In a process of musical osmosis – a natural consequence of the globalized, interconnected world in which we now live – my Piano Concerto No.1, the ‘Latin’ Concerto, honours the musical traditions that have shaped me, while inviting the cultural idioms of my native continent to the concert halls of Europe and the wider world. European formalism and the informality of Latin-America’s rich, rhythmical identity merge in a complementary dance of both the joyful and macabre. Writing my concerto, I set out to describe the complex and often contradictory character of Latin America, from the rhythmically exuberant to the forebodingly demonic. Unlike my previous work for piano and orchestra – the specifically Venezuelan polemic Ex Patria (2011), a musical portrait of a country in collapse – the ‘Latin’ Concerto draws upon the spirit of the broader South American continent. For every suggestion of surface celebration, in the first-movement Mambo, for instance, there are undercurrents of disruption. The third-movement Allegro venezolano, which cites the well known Venezuelan Pajarillo, is interrupted at times by the dark arts of black magic, a symbolic reminder of the malevolent forces that, too often, hold our continent hostage to tyranny in its multiple guises.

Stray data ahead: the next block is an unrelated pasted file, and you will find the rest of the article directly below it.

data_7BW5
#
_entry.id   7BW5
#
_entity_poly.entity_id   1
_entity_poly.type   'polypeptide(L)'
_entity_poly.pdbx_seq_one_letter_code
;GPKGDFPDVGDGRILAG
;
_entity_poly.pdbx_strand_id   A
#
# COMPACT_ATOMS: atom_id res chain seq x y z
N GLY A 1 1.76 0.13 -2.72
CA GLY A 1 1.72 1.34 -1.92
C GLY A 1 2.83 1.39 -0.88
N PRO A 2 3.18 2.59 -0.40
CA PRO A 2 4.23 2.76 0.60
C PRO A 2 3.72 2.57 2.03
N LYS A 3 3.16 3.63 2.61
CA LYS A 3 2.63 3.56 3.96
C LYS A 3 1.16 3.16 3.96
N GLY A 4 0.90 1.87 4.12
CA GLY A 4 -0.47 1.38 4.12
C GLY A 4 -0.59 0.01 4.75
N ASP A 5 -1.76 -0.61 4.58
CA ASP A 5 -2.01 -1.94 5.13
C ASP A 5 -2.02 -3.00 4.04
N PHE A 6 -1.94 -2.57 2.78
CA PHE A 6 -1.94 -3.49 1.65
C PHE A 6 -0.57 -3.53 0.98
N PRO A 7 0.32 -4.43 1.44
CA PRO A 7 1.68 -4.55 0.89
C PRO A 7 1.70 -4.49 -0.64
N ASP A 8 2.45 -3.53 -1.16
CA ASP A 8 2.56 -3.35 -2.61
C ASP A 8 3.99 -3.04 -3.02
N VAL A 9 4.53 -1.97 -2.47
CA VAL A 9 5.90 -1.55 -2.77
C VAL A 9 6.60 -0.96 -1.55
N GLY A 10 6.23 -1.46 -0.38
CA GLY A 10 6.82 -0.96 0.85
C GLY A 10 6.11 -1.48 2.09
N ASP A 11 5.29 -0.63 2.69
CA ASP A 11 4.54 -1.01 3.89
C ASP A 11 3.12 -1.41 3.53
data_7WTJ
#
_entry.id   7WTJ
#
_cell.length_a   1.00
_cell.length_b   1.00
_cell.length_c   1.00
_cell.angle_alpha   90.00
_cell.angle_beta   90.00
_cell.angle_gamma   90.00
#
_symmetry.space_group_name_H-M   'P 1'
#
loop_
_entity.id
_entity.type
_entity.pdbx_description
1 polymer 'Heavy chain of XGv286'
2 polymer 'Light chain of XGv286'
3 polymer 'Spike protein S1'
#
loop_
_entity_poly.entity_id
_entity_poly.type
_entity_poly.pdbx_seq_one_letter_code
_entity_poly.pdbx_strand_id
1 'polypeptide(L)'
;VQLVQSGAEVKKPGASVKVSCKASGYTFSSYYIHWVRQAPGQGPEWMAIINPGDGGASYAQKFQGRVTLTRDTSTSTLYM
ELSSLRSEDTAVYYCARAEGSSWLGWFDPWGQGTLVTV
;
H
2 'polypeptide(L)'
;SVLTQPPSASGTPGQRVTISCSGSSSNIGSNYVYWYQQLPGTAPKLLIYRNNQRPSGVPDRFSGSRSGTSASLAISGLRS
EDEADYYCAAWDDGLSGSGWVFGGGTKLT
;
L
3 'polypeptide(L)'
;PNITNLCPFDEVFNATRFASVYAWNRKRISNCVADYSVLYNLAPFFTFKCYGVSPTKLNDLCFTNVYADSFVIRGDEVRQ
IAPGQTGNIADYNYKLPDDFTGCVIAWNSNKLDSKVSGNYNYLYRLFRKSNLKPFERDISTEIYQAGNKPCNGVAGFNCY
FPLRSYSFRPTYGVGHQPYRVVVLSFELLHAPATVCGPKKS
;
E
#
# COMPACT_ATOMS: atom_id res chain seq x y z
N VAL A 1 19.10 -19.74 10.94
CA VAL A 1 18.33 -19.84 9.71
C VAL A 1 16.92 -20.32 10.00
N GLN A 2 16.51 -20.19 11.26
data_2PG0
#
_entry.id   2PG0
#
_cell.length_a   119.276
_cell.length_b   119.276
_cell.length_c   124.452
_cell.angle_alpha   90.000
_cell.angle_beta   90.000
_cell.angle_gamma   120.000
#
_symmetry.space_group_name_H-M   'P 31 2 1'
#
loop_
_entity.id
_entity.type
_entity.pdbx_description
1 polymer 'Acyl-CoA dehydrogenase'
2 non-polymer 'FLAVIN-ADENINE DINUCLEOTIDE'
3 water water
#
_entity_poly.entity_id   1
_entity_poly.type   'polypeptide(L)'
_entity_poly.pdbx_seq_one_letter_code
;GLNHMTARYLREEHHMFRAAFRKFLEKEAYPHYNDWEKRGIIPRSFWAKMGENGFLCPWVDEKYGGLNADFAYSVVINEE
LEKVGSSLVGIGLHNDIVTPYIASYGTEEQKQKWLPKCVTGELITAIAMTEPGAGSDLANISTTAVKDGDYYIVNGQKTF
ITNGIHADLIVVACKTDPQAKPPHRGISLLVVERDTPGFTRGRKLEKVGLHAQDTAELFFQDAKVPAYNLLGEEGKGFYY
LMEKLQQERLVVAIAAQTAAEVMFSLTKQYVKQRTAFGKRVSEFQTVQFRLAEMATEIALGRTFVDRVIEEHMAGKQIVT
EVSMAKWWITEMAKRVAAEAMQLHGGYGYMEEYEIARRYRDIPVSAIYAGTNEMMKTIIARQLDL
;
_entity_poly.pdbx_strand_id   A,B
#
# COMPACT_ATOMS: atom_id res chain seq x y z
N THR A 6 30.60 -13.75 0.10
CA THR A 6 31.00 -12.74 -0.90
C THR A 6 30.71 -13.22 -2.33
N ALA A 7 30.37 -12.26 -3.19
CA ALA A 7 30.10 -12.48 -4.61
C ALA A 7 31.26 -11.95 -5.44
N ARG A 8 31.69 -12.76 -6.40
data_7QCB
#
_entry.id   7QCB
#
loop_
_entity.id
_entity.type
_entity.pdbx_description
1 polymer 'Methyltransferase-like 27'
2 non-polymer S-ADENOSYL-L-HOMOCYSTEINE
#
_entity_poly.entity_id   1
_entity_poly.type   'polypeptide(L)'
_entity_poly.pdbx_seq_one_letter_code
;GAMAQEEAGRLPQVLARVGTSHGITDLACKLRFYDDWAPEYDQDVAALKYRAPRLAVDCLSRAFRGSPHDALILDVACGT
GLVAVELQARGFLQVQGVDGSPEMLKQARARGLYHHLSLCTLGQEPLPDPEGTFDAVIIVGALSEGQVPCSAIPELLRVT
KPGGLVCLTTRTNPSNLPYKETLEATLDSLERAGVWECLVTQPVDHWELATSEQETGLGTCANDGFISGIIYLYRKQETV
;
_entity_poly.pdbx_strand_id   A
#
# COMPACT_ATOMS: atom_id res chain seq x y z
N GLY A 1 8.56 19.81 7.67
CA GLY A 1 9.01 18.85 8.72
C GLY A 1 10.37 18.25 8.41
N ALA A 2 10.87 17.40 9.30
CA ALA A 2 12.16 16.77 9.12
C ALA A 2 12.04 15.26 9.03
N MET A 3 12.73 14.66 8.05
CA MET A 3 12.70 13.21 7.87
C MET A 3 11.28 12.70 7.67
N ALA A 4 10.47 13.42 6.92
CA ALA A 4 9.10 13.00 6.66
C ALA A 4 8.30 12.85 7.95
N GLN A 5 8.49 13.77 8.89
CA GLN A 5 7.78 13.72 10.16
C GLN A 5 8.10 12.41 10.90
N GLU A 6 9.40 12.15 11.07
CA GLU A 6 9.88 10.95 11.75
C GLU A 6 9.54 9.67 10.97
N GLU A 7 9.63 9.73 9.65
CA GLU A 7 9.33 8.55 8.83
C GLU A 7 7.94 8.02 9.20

Ravel’s Piano Concerto in G major invites the North American idiom of jazz to the musical feast. I can only begin to imagine how exciting it must have been for Ravel to embark on a four-month tour of North America in 1928, and to hear Gershwin in the jazz clubs of New York. The story goes that Ravel was so eager to learn the language of jazz that he enlisted Gershwin himself to teach him. “Better you be a first-rate Ravel than a second-rate Gershwin”, came the apocryphal response. Needless to say, Ravel learned plenty of somethin’ on that tour, and returned to Paris determined to fuse his love of the new American jazz and Basque folklore with his own disciplined, exquisitely-crafted, classical expressionism. The result is a piece that delights and moves me every time I play it, a pianist-composer’s bold exploration of multiple musical idioms and structures that I am thrilled to pair with my own South American offering on this recording.